“Yes”, he exclaimed and stood to his feet. “A woman came to my office to tell me she was being beaten by her husband.” He hiked up his pants to ensure his shirt was neatly tucked into his jeans, displaying a large belt buckle that seemed to bring him great pleasure. He looked down at it briefly, looping his thumbs into his belt and then filled us in as to what his response to her had been. With a bit of flair, he announced, “Now, I’m a minister of the gospel of the Lord Jesus Christ. I don’t tolerate abuse in my church. So I went over to confront her husband and he told me he had NEVER beaten her. He might backhand her from time to time, but he had never beaten her.” He looked directly at me and shaking his head back and forth said, “So what do you do when a woman lies?”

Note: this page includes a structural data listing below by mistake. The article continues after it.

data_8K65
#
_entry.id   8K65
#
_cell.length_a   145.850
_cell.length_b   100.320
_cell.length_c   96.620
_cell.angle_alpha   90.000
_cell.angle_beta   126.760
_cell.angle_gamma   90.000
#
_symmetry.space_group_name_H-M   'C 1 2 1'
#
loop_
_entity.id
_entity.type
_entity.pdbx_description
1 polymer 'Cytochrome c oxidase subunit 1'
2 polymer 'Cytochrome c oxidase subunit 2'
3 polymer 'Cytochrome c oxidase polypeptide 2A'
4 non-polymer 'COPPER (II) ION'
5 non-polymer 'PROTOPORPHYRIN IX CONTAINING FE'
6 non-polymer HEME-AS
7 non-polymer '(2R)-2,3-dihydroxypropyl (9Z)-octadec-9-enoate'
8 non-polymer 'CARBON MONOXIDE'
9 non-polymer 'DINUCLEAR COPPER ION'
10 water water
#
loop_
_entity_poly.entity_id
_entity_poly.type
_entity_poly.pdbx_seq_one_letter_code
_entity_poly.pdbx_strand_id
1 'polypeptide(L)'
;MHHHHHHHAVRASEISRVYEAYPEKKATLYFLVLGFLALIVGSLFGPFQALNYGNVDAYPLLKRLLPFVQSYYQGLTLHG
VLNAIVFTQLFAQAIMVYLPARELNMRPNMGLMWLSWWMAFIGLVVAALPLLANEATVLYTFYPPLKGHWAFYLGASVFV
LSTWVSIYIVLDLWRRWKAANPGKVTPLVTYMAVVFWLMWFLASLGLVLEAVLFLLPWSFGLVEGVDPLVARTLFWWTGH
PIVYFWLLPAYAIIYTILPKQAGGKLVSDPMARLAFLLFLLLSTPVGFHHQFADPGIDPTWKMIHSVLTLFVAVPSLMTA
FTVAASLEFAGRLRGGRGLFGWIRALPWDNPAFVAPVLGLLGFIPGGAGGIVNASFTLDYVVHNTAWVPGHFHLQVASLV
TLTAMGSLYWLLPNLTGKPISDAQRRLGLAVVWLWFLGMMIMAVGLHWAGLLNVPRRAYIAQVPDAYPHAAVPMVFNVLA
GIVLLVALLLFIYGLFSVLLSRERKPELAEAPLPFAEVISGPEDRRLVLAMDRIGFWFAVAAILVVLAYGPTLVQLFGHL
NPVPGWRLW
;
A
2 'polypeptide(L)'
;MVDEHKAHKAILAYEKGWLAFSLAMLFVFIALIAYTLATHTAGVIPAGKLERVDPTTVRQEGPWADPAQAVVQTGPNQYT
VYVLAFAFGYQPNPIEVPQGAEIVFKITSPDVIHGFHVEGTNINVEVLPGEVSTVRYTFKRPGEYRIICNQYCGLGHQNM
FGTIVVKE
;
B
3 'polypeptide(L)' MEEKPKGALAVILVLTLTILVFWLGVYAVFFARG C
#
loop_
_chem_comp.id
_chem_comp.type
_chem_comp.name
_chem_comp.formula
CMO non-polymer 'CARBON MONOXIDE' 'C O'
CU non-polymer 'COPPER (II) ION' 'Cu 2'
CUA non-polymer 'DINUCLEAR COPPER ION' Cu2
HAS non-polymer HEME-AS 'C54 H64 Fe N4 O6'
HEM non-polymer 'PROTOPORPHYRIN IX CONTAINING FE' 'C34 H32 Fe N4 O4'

Before I could catch my breath, a rumbled response moved throughout the room, “Yeah, what do you do about that?” “Yeah, what do you do about that?’ Yeah, what do you do about that?”
In my broken humanity, I considered stepping forward and backhanding him, but knowing the learning from that was not what I ultimately wanted, reconsidered.
Sitting down to work through the question with these men, I thought to myself, “If I were abusive and loved Jesus, I’d want to go to these men’s churches”. No one offered anything to the conversation along the lines of, “Are you saying backhanding your wife is okay?” or “What is your definition, Pastor, of beating?”, or “How do you address domestic violence safely?”, or “What do I do when someone in my congregation thinks it’s okay to backhand his wife from time to time?”